Ryan Hendrix, RHP, 0.8 KATOH – Hendrix was up to 98 as a sophomore at Texas A&M but has been mostly 92-95 in pro ball with a plus curveball that is much more effective down beneath the zone than it is in it. He has 30 command and a violent delivery that limits its projection to middle relief.

Zack Weiss, RHP – Weiss’s May 31, 2017 appearance was his first since the 2015 Arizona Fall League. In the interim, he dealt with elbow issues that culminated in ulnar nerve transposition after unsuccessful rehab tries. He was good in his summer return, striking out 31% of the hitters he faced. He was sitting in the low 90s with a plus curveball and looked enough like a middle-relief candidate to be added to the Reds’ 40-man.

Wyatt Strahan, RHP, 0.3 KATOH – Strahan had Tommy John in 2016, returned to an affiliated mound early in June of 2017, and made 14 relatively successful starts at High-A Daytona before picking up fall innings in instructional league. Strahan has thrown lots of strikes as a pro, enough that he’s a viable starting-pitching prospect who has been old relative to level and not missed many bats. Pitching out of the bullpen in the fall, Strahan was 93-96 with an above-average breaking ball. He could move quickly if given a look in relief.

Randy Ventura, OF, 0.1 KATOH – Acquired from Atlanta for future considerations during the 2017 season, Ventura is an eccentric little speedster with a stocky, maxed-out frame and plus-plus wheels. He is an extremely aggressive, at times careless, but always entertaining swinger and baserunner. Scouts praise his hustle but don’t think Ventura has good situational awareness. He has a flat bat path that produces mostly opposite-field contact on the ground, and Ventura’s speed has enabled this sort of batted-ball profile so far, as he has produced a .299/.365/.357 career line. He has the speed for center field and an above-average arm but still takes indecisive routes to fly balls. He’s a toolsy, but unpolished, bench outifeld prospect.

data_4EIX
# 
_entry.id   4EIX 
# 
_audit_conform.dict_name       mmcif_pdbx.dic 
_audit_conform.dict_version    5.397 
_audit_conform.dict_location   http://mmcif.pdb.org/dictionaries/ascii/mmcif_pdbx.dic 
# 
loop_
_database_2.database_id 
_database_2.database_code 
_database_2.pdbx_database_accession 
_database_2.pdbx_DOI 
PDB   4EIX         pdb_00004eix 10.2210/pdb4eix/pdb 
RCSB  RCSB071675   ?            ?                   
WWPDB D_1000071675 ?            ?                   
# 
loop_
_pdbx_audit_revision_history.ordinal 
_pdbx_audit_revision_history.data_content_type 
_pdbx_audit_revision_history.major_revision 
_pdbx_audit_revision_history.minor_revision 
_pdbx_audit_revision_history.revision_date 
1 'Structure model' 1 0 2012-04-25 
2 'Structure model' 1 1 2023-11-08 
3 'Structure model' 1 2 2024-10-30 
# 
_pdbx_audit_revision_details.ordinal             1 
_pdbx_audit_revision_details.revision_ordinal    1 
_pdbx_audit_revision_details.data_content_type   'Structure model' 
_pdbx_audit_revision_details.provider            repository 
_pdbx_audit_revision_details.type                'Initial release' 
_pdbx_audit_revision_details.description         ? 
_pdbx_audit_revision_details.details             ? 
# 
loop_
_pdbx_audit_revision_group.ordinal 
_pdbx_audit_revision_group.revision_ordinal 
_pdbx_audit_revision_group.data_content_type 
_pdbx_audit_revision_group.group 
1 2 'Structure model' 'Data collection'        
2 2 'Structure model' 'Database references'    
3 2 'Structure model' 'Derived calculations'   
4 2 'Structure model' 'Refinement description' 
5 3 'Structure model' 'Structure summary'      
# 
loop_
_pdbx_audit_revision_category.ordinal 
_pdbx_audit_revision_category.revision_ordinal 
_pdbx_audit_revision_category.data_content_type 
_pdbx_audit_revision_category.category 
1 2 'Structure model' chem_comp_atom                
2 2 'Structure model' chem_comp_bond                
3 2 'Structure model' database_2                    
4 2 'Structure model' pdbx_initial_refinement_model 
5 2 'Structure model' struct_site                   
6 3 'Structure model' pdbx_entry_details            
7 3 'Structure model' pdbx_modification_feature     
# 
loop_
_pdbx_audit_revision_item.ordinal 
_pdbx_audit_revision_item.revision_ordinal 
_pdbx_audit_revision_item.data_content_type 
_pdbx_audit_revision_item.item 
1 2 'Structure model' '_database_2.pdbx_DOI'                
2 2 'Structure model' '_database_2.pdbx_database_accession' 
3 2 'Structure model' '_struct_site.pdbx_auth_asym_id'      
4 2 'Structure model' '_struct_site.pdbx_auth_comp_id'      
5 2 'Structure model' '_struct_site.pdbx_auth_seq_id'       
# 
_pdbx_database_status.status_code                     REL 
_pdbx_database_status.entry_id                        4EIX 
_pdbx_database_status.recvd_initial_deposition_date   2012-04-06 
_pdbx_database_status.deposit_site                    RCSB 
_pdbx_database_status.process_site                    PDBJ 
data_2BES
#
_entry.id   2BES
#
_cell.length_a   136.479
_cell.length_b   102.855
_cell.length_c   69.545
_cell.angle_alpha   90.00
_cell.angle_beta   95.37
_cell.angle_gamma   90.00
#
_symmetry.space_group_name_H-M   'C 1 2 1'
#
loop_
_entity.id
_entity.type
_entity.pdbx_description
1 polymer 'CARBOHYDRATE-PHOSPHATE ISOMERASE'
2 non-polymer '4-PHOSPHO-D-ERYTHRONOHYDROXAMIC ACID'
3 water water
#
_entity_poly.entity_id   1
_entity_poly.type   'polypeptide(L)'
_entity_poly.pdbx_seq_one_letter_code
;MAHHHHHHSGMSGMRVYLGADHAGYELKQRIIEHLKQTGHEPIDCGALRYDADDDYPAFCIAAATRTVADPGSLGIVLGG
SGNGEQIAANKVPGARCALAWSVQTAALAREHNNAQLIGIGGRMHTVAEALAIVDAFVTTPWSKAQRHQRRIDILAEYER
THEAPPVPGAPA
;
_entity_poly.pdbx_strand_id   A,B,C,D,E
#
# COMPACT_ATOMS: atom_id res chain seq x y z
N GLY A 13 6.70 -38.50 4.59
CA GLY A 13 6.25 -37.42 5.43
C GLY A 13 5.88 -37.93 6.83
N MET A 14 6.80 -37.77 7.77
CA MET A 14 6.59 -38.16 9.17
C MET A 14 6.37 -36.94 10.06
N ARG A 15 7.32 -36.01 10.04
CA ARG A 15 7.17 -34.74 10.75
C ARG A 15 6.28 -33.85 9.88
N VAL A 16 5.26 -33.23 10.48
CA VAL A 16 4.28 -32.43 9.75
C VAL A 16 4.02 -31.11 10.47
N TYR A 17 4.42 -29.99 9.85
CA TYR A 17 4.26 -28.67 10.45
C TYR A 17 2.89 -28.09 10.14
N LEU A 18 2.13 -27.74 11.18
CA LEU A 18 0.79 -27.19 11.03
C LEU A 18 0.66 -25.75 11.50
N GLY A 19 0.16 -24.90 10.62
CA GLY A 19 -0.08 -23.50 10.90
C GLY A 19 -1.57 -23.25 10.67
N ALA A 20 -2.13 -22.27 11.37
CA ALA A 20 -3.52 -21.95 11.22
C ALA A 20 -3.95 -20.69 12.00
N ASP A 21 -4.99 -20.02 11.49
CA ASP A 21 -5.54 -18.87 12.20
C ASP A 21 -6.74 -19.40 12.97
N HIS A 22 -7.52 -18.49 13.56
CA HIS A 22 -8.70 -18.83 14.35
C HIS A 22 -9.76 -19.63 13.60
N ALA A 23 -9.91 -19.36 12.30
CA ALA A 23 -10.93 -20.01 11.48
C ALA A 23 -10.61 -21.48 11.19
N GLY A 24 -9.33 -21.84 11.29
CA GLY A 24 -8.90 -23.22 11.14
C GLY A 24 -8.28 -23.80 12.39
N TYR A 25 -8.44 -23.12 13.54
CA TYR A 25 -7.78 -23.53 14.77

Andy Sugilio, OF, 0.4 KATOH – Sugilio is an 80 runner with some bat control, and he’s willing to do what is necessary to get the bat on the ball, even if that means compromising the quality of the contact he makes. A switch-hitter, Sugilio’s slappy left-handed swing causes him to drive the ball into the ground very often. As an 80 runner playing against Rookie-level defenses, however, this has worked just fine. A 3.9-second time from home to first is an 80-grade time for a left-handed hitter. I have reports on Sugilio reaching base in 3.7 seconds.

Sugilio can golf out balls down and in as a left-handed hitter, and his more traditional right-handed swing has more power potential, but he lacks great feel for that swing right now. Most scouts think Sugilio’s strong 2017 statistical performance was driven by the favorable hitting environment of the Pioneer League and by his elite speed. His frame looks projectable on paper, but he’s slightly built and already age 21, so it’s not a lock that Sugilio has more strength coming that might improve the quality of his offense. He’s interesting because of his speed and sudden ability to avoid striking out, but many are skeptical about what he’s truly capable of.

Scott Moss, LHP, 1.2 KATOH – Moss was a fourth-rounder in 2016. He barely pitched in college at Florida, missing his first two years recovering from Tommy John and only throwing 23 innings as a redshirt sophomore in 2016. He was pressed into duty during the 2016 SEC tournament, pitched well, and instantly buoyed his draft stock. In 2017 at Low-A, Moss struck out 156 hitters in 135 innings. He sits 88-91 with a tight, but short, slider, and changeup. Both project to average. Moss profiles as a No. 5/6 starter .

Nick Hanson, RHP – A big-bodied arm-strength lottery ticket selected in the third round of the 2016 draft, Hanson needed Tommy John early in 2017. He’s a massive 6-foot-6 with a fastball that was up to 96 during his first fall instructional league in 2016. His curveball and changeup were both below average.

Gavin LaValley, 1B, 0.8 KATOH – LaValley had a strong first half repeating High-A, hitting as many homers in the first half at Daytona as he had the previous two seasons combined. He struggled to do anything with the bat at Double-A in the second half and has no margin for error as an unathletic, right-handed-hitting first-base prospect, but his stock is up after his hands showed considerably more life in 2017.

Cash Case, INF – Case signed for $1 million in the fourth round. He’s an interesting offensive prospect with strong hands/wrists and a naturally uphill bat path. He’s also an above-average straight-line runner. He doesn’t have a clear defensive home but will get opportunities at second base.